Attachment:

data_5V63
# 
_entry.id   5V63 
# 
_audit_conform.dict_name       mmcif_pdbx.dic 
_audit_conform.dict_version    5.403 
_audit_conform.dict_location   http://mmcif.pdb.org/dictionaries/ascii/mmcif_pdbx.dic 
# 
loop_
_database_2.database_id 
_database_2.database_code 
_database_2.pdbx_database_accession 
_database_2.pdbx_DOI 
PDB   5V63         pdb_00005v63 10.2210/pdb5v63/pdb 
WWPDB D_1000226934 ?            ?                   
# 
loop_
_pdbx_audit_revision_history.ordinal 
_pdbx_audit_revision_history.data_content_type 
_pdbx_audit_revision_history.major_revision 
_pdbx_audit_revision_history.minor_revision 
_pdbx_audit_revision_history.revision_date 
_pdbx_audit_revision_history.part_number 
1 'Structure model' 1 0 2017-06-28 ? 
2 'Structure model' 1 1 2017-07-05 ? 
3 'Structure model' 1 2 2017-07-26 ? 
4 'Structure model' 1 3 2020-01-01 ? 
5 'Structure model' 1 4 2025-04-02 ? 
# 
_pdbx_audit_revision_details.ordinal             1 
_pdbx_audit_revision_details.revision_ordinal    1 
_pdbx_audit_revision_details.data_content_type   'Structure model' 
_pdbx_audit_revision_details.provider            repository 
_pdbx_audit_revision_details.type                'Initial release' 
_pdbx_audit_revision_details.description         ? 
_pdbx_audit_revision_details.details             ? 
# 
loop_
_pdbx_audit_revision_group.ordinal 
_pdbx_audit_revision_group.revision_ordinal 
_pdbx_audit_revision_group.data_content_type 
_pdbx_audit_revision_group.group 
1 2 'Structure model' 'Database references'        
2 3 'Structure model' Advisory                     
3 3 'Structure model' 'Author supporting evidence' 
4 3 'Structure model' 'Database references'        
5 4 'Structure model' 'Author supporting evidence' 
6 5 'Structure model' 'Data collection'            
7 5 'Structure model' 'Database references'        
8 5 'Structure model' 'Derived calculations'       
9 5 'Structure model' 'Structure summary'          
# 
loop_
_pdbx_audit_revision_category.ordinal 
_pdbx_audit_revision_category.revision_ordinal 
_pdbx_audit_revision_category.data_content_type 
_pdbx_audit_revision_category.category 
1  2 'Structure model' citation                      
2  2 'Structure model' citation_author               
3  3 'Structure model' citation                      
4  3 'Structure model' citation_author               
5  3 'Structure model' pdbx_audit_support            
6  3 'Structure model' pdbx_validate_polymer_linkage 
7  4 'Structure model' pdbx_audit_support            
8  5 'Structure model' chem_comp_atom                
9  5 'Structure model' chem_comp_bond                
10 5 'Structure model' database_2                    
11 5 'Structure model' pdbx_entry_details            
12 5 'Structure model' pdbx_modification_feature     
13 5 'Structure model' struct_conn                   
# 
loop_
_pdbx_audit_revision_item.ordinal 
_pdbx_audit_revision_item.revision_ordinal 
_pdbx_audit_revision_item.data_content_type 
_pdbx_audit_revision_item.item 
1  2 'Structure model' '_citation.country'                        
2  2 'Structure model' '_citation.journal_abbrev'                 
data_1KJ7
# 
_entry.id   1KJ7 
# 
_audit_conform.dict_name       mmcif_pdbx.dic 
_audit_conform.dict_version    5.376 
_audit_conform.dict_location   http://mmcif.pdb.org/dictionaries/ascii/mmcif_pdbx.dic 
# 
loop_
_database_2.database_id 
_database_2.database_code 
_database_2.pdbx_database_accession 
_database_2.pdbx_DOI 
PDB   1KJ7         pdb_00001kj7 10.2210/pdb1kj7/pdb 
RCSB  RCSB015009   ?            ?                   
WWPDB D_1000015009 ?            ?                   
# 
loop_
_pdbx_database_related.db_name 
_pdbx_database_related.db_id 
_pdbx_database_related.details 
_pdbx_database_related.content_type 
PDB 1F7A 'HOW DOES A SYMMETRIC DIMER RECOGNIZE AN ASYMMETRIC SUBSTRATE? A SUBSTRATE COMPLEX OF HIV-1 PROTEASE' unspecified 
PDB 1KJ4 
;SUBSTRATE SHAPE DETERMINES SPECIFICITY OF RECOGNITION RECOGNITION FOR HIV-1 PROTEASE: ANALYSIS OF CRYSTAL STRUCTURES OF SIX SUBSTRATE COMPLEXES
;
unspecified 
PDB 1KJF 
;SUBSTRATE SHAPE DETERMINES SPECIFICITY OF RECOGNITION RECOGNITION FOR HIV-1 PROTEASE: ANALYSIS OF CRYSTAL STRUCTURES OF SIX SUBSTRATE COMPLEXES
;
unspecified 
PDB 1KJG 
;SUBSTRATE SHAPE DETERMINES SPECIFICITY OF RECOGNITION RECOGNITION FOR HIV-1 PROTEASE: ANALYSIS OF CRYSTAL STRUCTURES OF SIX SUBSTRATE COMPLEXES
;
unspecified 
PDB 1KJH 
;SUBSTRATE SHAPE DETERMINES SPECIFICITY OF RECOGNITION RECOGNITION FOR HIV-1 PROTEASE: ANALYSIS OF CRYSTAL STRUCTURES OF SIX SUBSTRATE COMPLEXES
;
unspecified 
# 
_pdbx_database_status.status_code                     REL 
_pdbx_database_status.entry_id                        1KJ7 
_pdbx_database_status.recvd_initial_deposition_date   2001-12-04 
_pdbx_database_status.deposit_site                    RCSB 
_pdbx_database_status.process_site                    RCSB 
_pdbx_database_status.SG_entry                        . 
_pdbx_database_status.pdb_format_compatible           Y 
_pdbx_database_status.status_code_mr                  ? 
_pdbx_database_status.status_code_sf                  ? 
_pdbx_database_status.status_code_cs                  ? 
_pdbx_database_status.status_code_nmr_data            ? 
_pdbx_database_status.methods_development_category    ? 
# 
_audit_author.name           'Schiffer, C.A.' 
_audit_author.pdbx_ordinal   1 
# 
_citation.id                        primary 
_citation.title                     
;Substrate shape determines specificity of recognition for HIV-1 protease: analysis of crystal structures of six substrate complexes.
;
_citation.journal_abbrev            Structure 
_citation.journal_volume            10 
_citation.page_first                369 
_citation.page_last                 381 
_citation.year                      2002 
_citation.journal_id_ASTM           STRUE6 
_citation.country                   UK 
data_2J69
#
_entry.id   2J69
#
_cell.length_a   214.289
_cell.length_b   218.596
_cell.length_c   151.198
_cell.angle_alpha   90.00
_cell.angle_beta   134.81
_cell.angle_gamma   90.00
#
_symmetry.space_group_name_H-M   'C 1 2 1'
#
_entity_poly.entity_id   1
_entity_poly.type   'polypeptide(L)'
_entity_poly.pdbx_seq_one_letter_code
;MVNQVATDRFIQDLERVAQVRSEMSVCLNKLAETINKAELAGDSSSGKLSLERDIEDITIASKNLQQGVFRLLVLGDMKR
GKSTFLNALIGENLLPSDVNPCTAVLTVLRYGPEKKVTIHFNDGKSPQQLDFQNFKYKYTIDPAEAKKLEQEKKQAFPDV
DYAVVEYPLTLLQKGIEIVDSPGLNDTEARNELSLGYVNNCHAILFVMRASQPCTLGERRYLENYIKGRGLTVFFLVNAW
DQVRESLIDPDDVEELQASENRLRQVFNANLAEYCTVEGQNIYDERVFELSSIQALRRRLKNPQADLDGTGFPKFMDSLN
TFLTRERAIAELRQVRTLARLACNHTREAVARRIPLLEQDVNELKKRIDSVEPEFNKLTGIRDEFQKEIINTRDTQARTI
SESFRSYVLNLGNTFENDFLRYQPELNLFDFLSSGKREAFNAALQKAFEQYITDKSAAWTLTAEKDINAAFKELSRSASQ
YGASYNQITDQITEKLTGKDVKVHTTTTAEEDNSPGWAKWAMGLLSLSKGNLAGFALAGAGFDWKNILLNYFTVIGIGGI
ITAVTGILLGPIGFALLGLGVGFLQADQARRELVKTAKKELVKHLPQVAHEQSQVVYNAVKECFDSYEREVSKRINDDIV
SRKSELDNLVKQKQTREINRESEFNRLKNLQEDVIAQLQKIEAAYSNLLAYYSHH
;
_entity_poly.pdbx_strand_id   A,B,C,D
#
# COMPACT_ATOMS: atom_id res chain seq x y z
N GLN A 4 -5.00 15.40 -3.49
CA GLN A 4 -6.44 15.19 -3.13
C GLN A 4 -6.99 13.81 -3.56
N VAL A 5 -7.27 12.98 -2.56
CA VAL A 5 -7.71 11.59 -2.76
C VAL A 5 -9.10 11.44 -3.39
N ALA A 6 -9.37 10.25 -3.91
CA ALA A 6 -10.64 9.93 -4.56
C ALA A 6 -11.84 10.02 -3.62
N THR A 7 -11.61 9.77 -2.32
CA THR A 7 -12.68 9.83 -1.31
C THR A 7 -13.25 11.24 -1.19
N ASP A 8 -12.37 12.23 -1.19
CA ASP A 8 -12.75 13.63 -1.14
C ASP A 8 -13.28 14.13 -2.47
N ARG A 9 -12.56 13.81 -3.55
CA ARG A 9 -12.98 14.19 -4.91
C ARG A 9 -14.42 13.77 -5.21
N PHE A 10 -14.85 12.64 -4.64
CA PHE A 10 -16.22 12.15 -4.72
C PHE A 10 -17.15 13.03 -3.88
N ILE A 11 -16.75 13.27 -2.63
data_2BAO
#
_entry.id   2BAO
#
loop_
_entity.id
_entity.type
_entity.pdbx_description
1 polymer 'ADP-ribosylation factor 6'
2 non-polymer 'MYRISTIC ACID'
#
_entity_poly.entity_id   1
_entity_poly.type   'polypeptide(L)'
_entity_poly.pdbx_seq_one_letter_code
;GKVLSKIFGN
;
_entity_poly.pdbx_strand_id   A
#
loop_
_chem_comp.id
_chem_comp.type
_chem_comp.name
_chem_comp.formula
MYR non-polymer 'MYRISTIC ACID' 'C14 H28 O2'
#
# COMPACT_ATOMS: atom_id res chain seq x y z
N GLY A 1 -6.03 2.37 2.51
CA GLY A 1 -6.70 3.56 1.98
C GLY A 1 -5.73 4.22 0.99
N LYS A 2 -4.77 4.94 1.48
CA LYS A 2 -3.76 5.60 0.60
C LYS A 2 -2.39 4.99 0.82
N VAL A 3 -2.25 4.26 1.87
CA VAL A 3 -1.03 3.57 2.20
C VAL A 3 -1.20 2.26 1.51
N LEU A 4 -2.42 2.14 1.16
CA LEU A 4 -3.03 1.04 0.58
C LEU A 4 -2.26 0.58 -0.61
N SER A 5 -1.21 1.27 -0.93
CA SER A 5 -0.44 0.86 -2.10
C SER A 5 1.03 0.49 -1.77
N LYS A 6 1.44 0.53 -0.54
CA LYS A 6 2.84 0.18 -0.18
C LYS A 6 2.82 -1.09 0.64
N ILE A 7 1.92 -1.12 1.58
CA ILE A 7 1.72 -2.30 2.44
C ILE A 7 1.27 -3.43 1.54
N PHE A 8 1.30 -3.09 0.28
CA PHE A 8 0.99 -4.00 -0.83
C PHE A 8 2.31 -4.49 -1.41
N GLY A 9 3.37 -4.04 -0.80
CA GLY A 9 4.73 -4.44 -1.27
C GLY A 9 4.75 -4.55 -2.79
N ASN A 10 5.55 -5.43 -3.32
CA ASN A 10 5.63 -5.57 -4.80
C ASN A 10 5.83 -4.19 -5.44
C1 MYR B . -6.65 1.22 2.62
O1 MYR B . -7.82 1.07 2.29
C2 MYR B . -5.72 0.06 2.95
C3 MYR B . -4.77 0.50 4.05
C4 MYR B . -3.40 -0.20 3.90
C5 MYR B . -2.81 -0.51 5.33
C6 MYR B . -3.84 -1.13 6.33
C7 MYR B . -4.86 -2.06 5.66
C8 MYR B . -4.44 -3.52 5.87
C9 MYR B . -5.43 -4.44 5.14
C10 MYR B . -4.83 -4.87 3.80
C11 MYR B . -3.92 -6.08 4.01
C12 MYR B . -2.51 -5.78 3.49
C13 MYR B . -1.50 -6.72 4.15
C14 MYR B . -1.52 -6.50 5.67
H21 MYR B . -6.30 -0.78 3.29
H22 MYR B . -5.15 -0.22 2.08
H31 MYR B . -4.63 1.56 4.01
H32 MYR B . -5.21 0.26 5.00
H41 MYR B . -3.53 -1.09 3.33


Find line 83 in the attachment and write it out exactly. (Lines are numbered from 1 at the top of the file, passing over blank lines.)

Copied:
_audit_conform.dict_name       mmcif_pdbx.dic 